Tickets were priced at $100 per vehicle in a VIP area for about 70 vehicles and $60 in a general area that accommodated around 160 vehicles, Ford said.

“So our total capacity was just over 230 cars per show and we ended up selling out all three shows,” he said. “We put the 7 o’clock show on sale first and it sold out. Then we added a 10 o’clock show and once it sold out, we added a 4 o’clock show, which took a couple days to sell out. It’s only 230 vehicles, but the average was about four people per vehicle, so in total there were approximately 2,500 fans that came to those Brett Kissel shows and sat in the car and listened to the FM repeater on the radio station and we had a big video screen set up (supplied by Prairieland Park, the events center that was forced by the pandemic to cancel its early-August Saskatoon Exhibition fair for the first time in its 135-year history) and people had a blast. It actually went over really, really great. Sort of the Garth Brooks model, you know how Garth used to do multiple shows in a day kind of thing. He’d wait until one sold out then he’d roll into the second one.”

Western Concessions out of Edmonton, which has had the contract at the venue since it opened in 1988, provided food and beverage service for the drive-in events.

The SaskTel Centre also licensed a drive-in screening of UFC 250 on June 6, Ford said.

The licensing deals the venue struck with movie studios stipulated that the drive-ins would cease once cinemas began reopening, which happened at the end of June, Ford explained.

But the movies were popular while they lasted, according to Lofdahl, who said one woman had brought her kids to the Centre every weekend during the run.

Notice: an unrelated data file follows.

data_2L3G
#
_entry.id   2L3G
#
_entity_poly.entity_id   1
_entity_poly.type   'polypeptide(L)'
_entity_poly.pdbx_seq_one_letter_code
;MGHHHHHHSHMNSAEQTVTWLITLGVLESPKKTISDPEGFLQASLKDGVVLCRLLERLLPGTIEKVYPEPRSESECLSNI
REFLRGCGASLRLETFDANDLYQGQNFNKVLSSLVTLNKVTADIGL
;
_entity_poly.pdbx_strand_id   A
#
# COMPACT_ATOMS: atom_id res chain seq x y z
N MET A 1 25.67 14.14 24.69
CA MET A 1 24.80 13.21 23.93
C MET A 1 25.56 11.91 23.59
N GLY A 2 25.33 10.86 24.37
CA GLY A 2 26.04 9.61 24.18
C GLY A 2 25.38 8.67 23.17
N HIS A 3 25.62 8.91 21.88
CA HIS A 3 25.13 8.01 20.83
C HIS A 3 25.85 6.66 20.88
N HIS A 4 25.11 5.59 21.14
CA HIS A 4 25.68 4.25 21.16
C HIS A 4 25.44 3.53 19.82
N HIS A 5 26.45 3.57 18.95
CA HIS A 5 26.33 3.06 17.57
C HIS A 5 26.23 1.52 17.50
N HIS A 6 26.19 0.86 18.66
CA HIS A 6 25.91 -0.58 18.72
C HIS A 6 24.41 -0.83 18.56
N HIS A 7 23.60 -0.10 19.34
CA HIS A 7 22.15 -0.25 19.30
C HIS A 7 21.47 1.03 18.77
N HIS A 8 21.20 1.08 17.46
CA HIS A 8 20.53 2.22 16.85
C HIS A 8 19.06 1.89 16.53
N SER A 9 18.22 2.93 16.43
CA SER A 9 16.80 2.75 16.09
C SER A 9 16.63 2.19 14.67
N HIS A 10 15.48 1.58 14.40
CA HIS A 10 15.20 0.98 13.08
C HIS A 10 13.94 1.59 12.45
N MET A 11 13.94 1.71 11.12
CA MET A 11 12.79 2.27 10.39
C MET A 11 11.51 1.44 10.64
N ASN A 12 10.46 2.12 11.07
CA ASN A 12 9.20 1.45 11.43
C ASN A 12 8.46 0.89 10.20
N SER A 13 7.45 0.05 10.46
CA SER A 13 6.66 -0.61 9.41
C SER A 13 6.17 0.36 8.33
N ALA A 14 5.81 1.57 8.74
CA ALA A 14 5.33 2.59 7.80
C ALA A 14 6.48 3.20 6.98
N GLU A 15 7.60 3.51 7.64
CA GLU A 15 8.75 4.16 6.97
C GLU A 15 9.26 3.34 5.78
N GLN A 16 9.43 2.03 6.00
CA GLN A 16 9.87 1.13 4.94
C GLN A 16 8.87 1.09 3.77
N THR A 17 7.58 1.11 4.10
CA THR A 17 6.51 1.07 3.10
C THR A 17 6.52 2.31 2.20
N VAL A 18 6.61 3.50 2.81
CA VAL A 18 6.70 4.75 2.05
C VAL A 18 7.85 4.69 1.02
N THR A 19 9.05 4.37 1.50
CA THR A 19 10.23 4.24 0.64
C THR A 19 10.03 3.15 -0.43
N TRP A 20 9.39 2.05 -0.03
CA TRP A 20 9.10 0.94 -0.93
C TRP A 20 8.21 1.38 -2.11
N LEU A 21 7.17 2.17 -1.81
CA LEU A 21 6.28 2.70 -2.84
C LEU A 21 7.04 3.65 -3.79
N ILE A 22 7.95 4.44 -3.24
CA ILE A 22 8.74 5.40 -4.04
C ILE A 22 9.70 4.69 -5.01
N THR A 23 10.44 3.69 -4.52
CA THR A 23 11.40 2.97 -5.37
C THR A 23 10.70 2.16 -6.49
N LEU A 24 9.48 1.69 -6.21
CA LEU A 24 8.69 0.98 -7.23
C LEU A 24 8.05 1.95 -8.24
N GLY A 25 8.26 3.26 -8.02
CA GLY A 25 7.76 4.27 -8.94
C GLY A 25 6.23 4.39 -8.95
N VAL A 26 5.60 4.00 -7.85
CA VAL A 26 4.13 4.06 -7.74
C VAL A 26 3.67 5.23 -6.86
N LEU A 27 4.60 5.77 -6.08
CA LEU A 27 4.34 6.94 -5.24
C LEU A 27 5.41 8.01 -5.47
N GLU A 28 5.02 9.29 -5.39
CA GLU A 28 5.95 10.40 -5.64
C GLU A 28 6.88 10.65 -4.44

“It certainly caught hold with some of the folks,” he said. “It was fun. I think people enjoyed it and had a good time. It was a good thing for us to do.”

The SaskTel Centre has also had to weather the halting of its sports teams’ seasons, which followed on the heels of the Junos cancellation.

“Our Saskatoon Blades of the Western Hockey League, they canceled their last two regular-season games and all of their playoff games and then we had the Saskatchewan Rush of the National Lacrosse League, I think they had five regular-season games left and they ended up canceling those, and then we also have a professional basketball team which starts up in May, in the Canadian Elite Basketball League, the Saskatchewan Rattlers (which won the inaugural season title in 2019) and they ended up canceling their entire season, at least their season that was to be played in Saskatoon. They are going to do a playoffs in Ontario. But all of our touring shows, all of our family shows, all of our concerts and specialty events, including we produce a couple festivals, we’ve basically taken everything down and we’re waiting for that time when we can open for business again,” Ford said.<